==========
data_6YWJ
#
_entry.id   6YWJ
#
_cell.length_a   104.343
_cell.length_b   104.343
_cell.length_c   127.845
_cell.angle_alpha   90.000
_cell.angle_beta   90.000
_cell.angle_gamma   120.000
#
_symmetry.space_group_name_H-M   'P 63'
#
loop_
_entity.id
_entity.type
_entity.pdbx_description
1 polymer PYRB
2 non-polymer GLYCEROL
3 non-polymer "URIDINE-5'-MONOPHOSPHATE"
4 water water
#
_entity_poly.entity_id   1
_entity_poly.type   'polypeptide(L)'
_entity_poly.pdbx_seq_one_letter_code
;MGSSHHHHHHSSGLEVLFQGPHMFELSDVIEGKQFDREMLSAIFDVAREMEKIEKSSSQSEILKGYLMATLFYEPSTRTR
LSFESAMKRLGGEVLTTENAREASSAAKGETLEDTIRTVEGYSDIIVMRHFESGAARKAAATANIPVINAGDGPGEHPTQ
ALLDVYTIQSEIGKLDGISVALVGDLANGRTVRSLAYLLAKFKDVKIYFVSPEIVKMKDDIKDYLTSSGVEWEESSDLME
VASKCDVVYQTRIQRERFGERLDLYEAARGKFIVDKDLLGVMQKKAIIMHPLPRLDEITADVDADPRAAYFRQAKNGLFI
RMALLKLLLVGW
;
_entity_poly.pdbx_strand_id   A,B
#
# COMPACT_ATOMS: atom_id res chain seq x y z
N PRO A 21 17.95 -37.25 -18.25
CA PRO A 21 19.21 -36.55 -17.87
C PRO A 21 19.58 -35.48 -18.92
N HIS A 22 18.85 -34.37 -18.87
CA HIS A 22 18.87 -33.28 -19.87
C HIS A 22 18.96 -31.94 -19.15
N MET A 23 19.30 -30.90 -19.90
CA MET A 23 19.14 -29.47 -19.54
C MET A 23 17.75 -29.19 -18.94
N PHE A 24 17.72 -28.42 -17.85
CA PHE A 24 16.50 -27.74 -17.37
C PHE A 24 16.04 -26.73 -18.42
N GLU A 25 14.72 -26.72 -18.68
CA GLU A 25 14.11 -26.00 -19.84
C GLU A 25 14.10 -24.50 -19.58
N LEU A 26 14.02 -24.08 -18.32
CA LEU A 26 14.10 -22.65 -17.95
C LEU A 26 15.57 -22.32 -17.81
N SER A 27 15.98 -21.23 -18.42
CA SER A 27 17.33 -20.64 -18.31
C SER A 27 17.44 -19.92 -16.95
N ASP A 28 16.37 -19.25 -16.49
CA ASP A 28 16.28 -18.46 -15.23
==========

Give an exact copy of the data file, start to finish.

data_6YWJ
#
_entry.id   6YWJ
#
_cell.length_a   104.343
_cell.length_b   104.343
_cell.length_c   127.845
_cell.angle_alpha   90.000
_cell.angle_beta   90.000
_cell.angle_gamma   120.000
#
_symmetry.space_group_name_H-M   'P 63'
#
loop_
_entity.id
_entity.type
_entity.pdbx_description
1 polymer PYRB
2 non-polymer GLYCEROL
3 non-polymer "URIDINE-5'-MONOPHOSPHATE"
4 water water
#
_entity_poly.entity_id   1
_entity_poly.type   'polypeptide(L)'
_entity_poly.pdbx_seq_one_letter_code
;MGSSHHHHHHSSGLEVLFQGPHMFELSDVIEGKQFDREMLSAIFDVAREMEKIEKSSSQSEILKGYLMATLFYEPSTRTR
LSFESAMKRLGGEVLTTENAREASSAAKGETLEDTIRTVEGYSDIIVMRHFESGAARKAAATANIPVINAGDGPGEHPTQ
ALLDVYTIQSEIGKLDGISVALVGDLANGRTVRSLAYLLAKFKDVKIYFVSPEIVKMKDDIKDYLTSSGVEWEESSDLME
VASKCDVVYQTRIQRERFGERLDLYEAARGKFIVDKDLLGVMQKKAIIMHPLPRLDEITADVDADPRAAYFRQAKNGLFI
RMALLKLLLVGW
;
_entity_poly.pdbx_strand_id   A,B
#
# COMPACT_ATOMS: atom_id res chain seq x y z
N PRO A 21 17.95 -37.25 -18.25
CA PRO A 21 19.21 -36.55 -17.87
C PRO A 21 19.58 -35.48 -18.92
N HIS A 22 18.85 -34.37 -18.87
CA HIS A 22 18.87 -33.28 -19.87
C HIS A 22 18.96 -31.94 -19.15
N MET A 23 19.30 -30.90 -19.90
CA MET A 23 19.14 -29.47 -19.54
C MET A 23 17.75 -29.19 -18.94
N PHE A 24 17.72 -28.42 -17.85
CA PHE A 24 16.50 -27.74 -17.37
C PHE A 24 16.04 -26.73 -18.42
N GLU A 25 14.72 -26.72 -18.68
CA GLU A 25 14.11 -26.00 -19.84
C GLU A 25 14.10 -24.50 -19.58
N LEU A 26 14.02 -24.08 -18.32
CA LEU A 26 14.10 -22.65 -17.95
C LEU A 26 15.57 -22.32 -17.81
N SER A 27 15.98 -21.23 -18.42
CA SER A 27 17.33 -20.64 -18.31
C SER A 27 17.44 -19.92 -16.95
N ASP A 28 16.37 -19.25 -16.49
CA ASP A 28 16.28 -18.46 -15.23